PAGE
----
[4]. Brigelius-Flohé R, Flohé L. Basic principles and emerging concepts in the redox control of transcription factors. Antioxid Redox Signal. 2011;15(8):2335-81.

[5]. Calabrese V, Cornelius C, Dinkova-Kostova AT, Iavicoli I, Di Paola R, Koverech A, Cuzzocrea S, Rizzarelli E, Calabrese EJ. Cellular stress responses, hormetic phytochemicals and vitagenes in aging and longevity. Biochim Biophys Acta. 2012; 1822(5):753-83.

Gorbunov_etal_Fig_1_120213Fig 1. Immunoblot analysis of expression of NFκB and iNOS  proteins in MSCs subjected to LPS challenge.

Panel A. Immunoblotting bands of NFκB and iNOS.

Panel B. Densitometry histograms of iNOS bands in MSCs subjected to challenge with LPS. The presented bars indicate the relative density of iNOS protein (normalized to density of actin bands). The statistical significance was determined by Student’s t-test (n=3).

Conditions: MSCs were incubated with 500 ng/ml LPS for 3 h. The cells were harvested at 24 h following challenge with LPS.

Gorbunov_etal_Fig_2_120213Fig 2. Confocal immunofluorescence imaging of the DhRho 123–detectable ROS/RNS products in MSCs challenged with LPS.

Panel A1 – Projection of oxidized form of DhRho 123 (Rho 123) (green channel) in control MSCs; Panel A2 – Overlay of projection of Rho 123 shown in A1 and a respective DIC image.

Panel B1 – Projection of Rho 123 (green channel) in LPS-challenged MSCs; Panel B2 – Overlay of projection of Rho 123 shown in B1 and a respective DIC image. A dramatic increase in Rho 123 fluorescence occurred in the LPS-challenged MSCs.

Panel C1 – Projection of Rho 123 (green channel) in LPS-challenged MSCs and treated with LNIL, an iNOS inhibitor; Panel C2 – Overlay of projection of Rho 123 shown in C1 and a respective DIC image. Suppression of Rho 123 fluorescence occurred in the LPS-challenged MSCs.

Bright green fluorescence of the ROS-activated Rho 123 shown in mitochondria is shown with red arrows. Diffused green fluorescence of the ROS/RNS-activated Rho 123 in the cytoplasm is shown with white arrows in panel B.

The confocal images were taken with pinhole setup to obtain 0.5 µm Z-sections. The experimental conditions are indicated in Fig. 1.

Gorbunov_etal_Fig_3_120213Fig 3. Western immunoblot analysis of redox-response and autophagy-mediated proteins in MSCs challenged  with LPS.

Panel A. Representative immunoblotting bands of HSP70, Nrf2, p62/SQSTM1, Sirt3, and LC3 proteins. The protein extracts were obtained from MSC cultures 24 h after challenge with LPS.

Panels B and C. Representative immunoblotting bands of Hemeoxygenase 1 (HO1) protein (B) and respective densitometry histograms of HO1 bands (C) in MSCs stimulated with LPS. The presented bars indicate the relative density of HO1 protein (normalized to density of actin bands). The statistical significance was determined by Student’s t-test (n=3). The experimental conditions are indicated in Fig. 1.

Gorbunov_etal_Fig_4_120213Fig 4. Assessment of autophagosome formation in MSCs challenged with LPS.

Panels A – D  Confocal immunofluorescence imaging

Panel A – (Green channel). LC3 projection in control MSCs.

Panel B – Overlay of projections of LC3 (green channel), iNOS (red channel), and nuclei (blue channel) in control MSCs.

Panel C – (Green channel). LC3 projection in MSCs challenged with LPS.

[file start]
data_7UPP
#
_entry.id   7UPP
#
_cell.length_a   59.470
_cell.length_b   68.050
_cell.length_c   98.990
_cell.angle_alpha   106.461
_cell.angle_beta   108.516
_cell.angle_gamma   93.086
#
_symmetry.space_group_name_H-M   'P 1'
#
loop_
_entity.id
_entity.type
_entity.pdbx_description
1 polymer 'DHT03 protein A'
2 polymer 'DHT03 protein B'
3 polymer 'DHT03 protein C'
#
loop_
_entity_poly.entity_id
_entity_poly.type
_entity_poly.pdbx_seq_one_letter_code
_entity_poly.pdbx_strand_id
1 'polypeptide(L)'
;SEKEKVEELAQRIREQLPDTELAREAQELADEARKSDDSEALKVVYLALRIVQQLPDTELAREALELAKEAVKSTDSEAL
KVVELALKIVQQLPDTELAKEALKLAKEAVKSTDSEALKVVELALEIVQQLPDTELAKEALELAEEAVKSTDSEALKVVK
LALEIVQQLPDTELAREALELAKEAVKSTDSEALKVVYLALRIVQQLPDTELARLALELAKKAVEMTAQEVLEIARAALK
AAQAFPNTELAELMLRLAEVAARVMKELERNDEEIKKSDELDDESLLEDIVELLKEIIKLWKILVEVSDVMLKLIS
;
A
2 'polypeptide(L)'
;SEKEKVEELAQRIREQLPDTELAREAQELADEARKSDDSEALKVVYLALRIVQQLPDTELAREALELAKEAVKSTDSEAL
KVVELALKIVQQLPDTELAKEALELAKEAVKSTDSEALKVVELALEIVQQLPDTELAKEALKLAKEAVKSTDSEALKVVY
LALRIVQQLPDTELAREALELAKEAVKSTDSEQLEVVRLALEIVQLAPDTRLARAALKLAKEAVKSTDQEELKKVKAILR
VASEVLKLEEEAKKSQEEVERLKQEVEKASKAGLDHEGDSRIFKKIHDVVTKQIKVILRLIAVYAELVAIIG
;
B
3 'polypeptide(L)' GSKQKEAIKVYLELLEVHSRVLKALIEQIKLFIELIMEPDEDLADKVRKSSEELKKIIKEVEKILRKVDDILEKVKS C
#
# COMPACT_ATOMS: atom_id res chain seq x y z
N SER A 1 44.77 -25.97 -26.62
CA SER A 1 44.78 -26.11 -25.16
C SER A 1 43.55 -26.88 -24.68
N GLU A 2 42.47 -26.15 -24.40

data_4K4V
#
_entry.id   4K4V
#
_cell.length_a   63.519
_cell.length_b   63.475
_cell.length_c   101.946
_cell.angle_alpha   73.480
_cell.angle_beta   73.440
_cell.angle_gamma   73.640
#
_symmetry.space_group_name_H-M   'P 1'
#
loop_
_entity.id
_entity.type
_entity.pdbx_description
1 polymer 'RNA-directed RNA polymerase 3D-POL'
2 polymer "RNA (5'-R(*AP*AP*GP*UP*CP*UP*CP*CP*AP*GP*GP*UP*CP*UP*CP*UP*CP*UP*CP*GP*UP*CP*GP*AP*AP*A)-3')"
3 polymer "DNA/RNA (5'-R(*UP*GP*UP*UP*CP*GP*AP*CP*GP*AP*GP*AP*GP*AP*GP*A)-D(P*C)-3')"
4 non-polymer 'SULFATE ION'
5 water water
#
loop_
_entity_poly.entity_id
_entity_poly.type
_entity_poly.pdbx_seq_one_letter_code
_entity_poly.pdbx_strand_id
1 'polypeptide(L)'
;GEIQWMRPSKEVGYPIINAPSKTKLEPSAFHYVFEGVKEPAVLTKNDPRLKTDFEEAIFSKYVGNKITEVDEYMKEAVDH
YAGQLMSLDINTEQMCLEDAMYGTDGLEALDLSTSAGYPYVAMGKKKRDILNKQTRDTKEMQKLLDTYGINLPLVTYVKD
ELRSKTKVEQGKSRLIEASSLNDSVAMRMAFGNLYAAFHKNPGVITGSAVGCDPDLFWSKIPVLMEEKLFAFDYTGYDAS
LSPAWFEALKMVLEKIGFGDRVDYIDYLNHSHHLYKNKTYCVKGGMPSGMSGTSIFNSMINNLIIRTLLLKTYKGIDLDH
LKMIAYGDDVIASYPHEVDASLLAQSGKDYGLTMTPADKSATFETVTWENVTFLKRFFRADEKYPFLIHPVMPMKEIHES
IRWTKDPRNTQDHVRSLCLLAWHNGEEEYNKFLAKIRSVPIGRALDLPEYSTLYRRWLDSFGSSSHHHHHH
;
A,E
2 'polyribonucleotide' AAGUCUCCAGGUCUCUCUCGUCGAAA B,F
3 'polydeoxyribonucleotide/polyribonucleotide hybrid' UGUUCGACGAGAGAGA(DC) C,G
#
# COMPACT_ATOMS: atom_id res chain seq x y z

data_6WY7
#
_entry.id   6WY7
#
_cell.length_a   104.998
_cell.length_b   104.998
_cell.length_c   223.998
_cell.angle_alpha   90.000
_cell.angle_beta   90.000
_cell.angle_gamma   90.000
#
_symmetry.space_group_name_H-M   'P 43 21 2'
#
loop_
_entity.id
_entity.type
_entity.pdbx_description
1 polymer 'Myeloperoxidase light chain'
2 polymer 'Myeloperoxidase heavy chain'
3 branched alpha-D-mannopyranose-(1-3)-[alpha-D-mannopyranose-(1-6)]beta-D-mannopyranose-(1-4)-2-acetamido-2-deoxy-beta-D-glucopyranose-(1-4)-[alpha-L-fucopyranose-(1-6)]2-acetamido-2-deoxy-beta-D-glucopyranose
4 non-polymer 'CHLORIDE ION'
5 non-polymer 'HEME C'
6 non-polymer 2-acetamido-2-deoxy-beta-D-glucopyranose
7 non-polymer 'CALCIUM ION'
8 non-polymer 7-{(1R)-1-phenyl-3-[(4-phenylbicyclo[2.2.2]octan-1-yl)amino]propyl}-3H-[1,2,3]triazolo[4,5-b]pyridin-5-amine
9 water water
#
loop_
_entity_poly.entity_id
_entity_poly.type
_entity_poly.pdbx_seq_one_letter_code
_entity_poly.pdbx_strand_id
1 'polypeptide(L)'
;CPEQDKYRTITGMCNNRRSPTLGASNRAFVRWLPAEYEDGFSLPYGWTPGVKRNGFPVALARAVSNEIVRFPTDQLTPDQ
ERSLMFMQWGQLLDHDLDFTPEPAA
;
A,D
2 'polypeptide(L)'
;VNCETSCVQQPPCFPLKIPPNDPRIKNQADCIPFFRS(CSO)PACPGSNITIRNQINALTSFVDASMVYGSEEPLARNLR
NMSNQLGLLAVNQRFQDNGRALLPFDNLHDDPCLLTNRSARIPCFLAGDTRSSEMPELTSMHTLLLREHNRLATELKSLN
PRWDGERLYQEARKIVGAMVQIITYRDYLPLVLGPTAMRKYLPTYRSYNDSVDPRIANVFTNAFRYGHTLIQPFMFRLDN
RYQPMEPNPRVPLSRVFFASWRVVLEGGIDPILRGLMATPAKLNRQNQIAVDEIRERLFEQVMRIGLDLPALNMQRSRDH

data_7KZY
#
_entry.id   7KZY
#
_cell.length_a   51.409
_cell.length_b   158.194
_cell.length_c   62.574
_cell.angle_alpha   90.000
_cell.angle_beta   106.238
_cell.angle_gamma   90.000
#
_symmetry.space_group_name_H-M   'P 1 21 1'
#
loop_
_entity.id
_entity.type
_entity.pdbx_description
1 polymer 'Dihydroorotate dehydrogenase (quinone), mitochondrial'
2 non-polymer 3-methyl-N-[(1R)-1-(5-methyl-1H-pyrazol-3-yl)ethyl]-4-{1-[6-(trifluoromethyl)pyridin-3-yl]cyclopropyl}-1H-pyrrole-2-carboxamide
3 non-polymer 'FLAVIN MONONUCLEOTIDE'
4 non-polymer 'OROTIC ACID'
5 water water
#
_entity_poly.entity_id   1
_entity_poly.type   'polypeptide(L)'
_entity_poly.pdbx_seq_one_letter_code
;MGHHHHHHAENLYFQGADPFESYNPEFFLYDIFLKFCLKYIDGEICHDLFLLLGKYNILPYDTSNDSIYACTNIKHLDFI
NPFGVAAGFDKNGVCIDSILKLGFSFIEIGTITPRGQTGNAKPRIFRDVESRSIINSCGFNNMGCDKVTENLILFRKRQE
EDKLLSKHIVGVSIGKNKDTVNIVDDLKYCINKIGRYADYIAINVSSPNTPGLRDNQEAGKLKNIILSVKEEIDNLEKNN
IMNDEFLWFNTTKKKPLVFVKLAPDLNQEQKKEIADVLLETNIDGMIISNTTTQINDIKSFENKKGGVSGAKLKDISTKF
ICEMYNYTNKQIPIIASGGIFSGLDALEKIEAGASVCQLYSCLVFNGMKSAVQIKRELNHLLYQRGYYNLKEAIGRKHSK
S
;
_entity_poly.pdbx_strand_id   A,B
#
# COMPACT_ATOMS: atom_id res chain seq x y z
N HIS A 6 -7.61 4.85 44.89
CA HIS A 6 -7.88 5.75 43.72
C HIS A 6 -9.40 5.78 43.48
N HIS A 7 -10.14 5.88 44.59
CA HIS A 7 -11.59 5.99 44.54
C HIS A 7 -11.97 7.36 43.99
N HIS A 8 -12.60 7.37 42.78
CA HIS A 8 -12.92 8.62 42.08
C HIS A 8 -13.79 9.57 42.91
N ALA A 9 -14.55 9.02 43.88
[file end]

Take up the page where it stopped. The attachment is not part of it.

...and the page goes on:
Panel D – Overlay of projections of LC3 (green channel), iNOS (red channel), and nuclei (blue channel) in MSCs challenged with LPS.  Spatial localization of LC3 is indicated with white arrows.

The experimental conditions are indicated in Fig. 1. Counterstaining of nuclei was with Hoechst 33342 (blue channel). The confocal images were taken with pinhole setup to obtain 0.5 µm Z-sections.

Panel E is TEM image of MSCs challenged with LPS. Autophagosome (ATG) membranes are indicated with yellow arrows; autophagy of aberrant mitochondria is indicated with white arrow; fusion of lysosomes with ATG is indicated with pink arrow; an mitochondrial spheroid is indicated with a green arrow.

Gorbunov_etal_Fig_5_120213Fig. 5. Transmission electron (TEM) analysis of mitochondrial remodeling in MSCs challenged with LPS.

Panel A:  Image of a control MSC. Mitochondria are indicated with pink arrows.

Panels B-F – Images of MSCs challenged with LPS.

Panel B – Aberrant mitochondrion remodeling is shown with a red arrow. Mitochondrial spheroids are indicated with green arrows. Mt, – mitochondrion. ATG – autophagosome.

Panels C and D – Fusion of damaged mitochondria (Mt) with autophagosomes (ATG) is indicated with red arrows. ATG membranes are indicated with white arrows. Mitochondrial spheroids are indicated with green arrows. Mitochomdrial remodeling is indicated with a yellow arrow.

Panel E – Fusion of mitochondria (Mt) is indicated with a yellow arrow.

Panel F – Formation of elongated mitochondria is indicated with a yellow arrow. Mitophagy is indicated with a red arrow.

The experimental conditions are indicated in Fig. 1. The cells were fixed for the analyses at 24 h after challenge with LPS.

Gorbunov_etal_Fig_6_120213Fig. 6. Confocal immunofluorescence imaging of mitochondrial remodeling in MSCs challenged with LPS.

Mitochondrial networks were visualized using projections of TOM20 (red channel), a mitochondrial marker.

Panels A and B – Control MSCs: mitochondrial network is presented by small-size dots.

Panels C and D – MSCs challenged with LPS: formation of long-length mitochondrial network occurred due to mitochondrial fusion.

The experimental conditions are indicated in Fig. 1.  The cells were fixed for analyzes at 24 h after challenge with LPS. Counterstaining of nuclei was with Hoechst 33342 (blue channel). The confocal images were taken with pinhole setup to obtain 0.5 µm Z-sections.